Reports | May 24, 2009 23:19

Gelfand wins 3rd ACP World Rapid Cup

3rd ACP World Rapid CupBoris Gelfand won the 3rd ACP World Rapid Cup today by beating Peter Svidler 3-1 in the final. The first two rapid games had ended in a draw and despite reaching very good positions twice, Svidler lost both games 3 and 4. Scoring 9.5 out of 13 rapid games, Gelfand earned US $ 10,000 in one weekend of chess in Odessa.

The 3rd ACP World Rapid Cup took place May 22-24 in Odessa, Ukraine. The venue was the Odessa National Academy of Law.

It was a 16-player knockout tournament with two-game matches, except for the final which had four games. The rate of play was 20 minutes per game with an increment of 5 seconds per move.

3rd ACP World Rapid CupTraditionally sponsored by the Pivdenny Bank in Odessa, the prize fund was USD $57,000 with US $10,000 for the winner, Boris Gelfand. As the ACP World Cup commentator Viktor Korchnoi decided, Alexander Moiseenko was awarded a special prize for the best game (Moiseenko-Bacrot 1-0), named after the Odessa IM Mikhail Podgaets. Podgaets passed away in Odessa on 14 May 2009.

On the second day (Saturday) Jakovenko, Gelfand, Grischuk and Svidler had qualified for the semi-finals. In the all-Russian semi-final, Svidler defeated Grischuk with Black in the first game, using the Alekhine Defence which he had used to kick out Movsesian as well. He then outplayed his opponent with White in a Scheveningen, but didn't press all the way and allowed Grischuk a draw.

3rd ACP World Rapid Cup

Svidler and Grischuk shaking hands at the start of their semi-final

Gelfand and Jakovenko needed an Armageddon game to decide their semi-final after the two rapid games had ended in a draw, and both players won one blitz game. In the first Gelfand won a piece in the opening, but he then lost in a Petroff (Jakovenko was successful in the 3.d4 Nxe4 4.dxe5 d5 5.Nbd2 line which was also tried by Gashimov and Naiditsch in this tournament). In the Armageddon game White got 5 minutes against 4 for Black, who only needed a draw. Gelfand got the white pieces and won nicely.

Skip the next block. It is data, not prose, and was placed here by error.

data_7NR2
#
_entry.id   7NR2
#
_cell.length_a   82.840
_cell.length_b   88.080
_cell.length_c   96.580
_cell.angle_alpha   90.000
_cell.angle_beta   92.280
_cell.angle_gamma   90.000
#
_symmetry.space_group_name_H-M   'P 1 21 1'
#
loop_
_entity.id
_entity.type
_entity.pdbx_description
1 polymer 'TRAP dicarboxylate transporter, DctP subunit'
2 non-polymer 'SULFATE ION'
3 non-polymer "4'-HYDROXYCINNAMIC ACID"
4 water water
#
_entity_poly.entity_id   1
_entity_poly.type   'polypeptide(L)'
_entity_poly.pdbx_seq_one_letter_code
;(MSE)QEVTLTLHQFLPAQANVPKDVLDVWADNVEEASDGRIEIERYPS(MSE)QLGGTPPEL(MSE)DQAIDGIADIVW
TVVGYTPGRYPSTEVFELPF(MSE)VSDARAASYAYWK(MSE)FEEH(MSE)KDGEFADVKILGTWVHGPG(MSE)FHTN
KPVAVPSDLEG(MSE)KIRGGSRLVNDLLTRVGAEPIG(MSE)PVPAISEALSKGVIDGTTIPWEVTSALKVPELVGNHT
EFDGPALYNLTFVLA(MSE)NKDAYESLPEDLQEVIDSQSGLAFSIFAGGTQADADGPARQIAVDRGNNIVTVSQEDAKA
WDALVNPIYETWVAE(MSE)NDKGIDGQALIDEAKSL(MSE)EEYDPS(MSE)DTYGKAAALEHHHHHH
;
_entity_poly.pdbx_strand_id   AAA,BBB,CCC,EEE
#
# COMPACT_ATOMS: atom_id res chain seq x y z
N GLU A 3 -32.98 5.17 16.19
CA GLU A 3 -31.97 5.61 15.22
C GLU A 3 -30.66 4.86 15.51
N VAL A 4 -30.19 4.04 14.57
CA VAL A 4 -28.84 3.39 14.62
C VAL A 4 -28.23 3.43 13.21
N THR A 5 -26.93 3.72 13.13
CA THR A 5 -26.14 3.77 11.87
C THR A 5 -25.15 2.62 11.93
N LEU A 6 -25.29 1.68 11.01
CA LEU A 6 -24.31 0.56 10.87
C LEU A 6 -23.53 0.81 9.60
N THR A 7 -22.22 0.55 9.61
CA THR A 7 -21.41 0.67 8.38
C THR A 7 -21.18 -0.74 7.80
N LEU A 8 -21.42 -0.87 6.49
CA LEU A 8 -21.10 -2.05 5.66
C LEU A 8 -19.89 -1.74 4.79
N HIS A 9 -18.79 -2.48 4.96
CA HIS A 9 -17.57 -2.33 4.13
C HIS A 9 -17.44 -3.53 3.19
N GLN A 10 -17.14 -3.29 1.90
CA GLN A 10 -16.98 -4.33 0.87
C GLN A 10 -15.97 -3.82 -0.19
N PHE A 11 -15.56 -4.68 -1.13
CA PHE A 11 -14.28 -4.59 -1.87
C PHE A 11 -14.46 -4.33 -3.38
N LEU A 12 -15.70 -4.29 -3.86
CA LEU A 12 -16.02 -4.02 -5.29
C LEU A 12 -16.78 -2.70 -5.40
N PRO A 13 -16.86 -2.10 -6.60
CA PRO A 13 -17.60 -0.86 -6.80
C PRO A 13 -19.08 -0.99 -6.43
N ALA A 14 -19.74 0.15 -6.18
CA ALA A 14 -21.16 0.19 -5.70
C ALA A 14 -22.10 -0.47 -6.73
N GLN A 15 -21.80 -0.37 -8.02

3rd ACP World Rapid Cup

The semi-finals in progress in the Odessa National Academy of Law

The final started peacefully with two quiet draws, and then Svidler got a big advantage with Black in game three. He missed 17...Nb4 and then 23...Nf3+ was probably also better; soon Gelfand's bishops became a killing factor. In the fourth game Svidler blundered horribly with 56.Bxd5?? where 56.Kxh1 Bxc4 57.Rxc4 Rxa5 58.Rb5 is most probably a winning rook ending.

Nonetheless winning the 3rd ACP World Rapid Cup is of course an excellent result for Gelfand, who did the same as Shirov yesterday: proving that one can still be at the top in one's late 30s or early 40s!

3rd ACP World Rapid Cup

The final between Svidler and Gelfand


1/8 1/4 1/2 Final Winner
A.Grischuk (W)
2 - 0 A.Grischuk (W)
P.Eljanov (B)
1,5 - 0,5 A.Grischuk (W)
A.Moiseenko (W)
1,5 - 0,5 A.Moiseenko (B)
E. Bacrot (B)
0,5 - 1,5 P.Svidler
S.Movsesian (W)
1,5 - 0,5 S.Movsesian (B)
P.Tregubov (B)
1,5 - 2,5 P.Svidler (B)
A.Karpov (W)
1,5 - 2,5 P.Svidler (W)
P.Svidler (B)
3-1 B.Gelfand
M.Gurevich (W)
0,5 - 1,5 D.Jakovenko (W)
D.Jakovenko (B)
3 - 2 D.Jakovenko (B)
Y.Drozdovskij (W)
1 - 3 A.Naiditsch (B)
A.Naiditsch (B)
2 - 3 B.Gelfand
E.Najer (W)
0,5 - 1,5 B.Gelfand (W)
B.Gelfand (B)
2 - 0 B.Gelfand (W)
V.Gashimov (W)
1,5 - 0,5 V.Gashimov (B)
Z.Efimenko (B)

Games Day 2 and 3

Click on the pairings at the top of the board to reveal a drop down list of all the games. Click on the arrow under the board just once, then the arrow keys of your keyboard also work.

3rd ACP World Rapid Cup

Boris Gelfand, turning 41 in exactly one month, but still going strong

All photos © Boris Bukhman


Peter Doggers's picture
Author: Peter Doggers

Founder and editor-in-chief of, Peter is responsible for most of the chess news and tournament reports. Often visiting top events, he also provides photos and videos for the site. He's a 1.e4 player himself, likes Thai food and the Stones.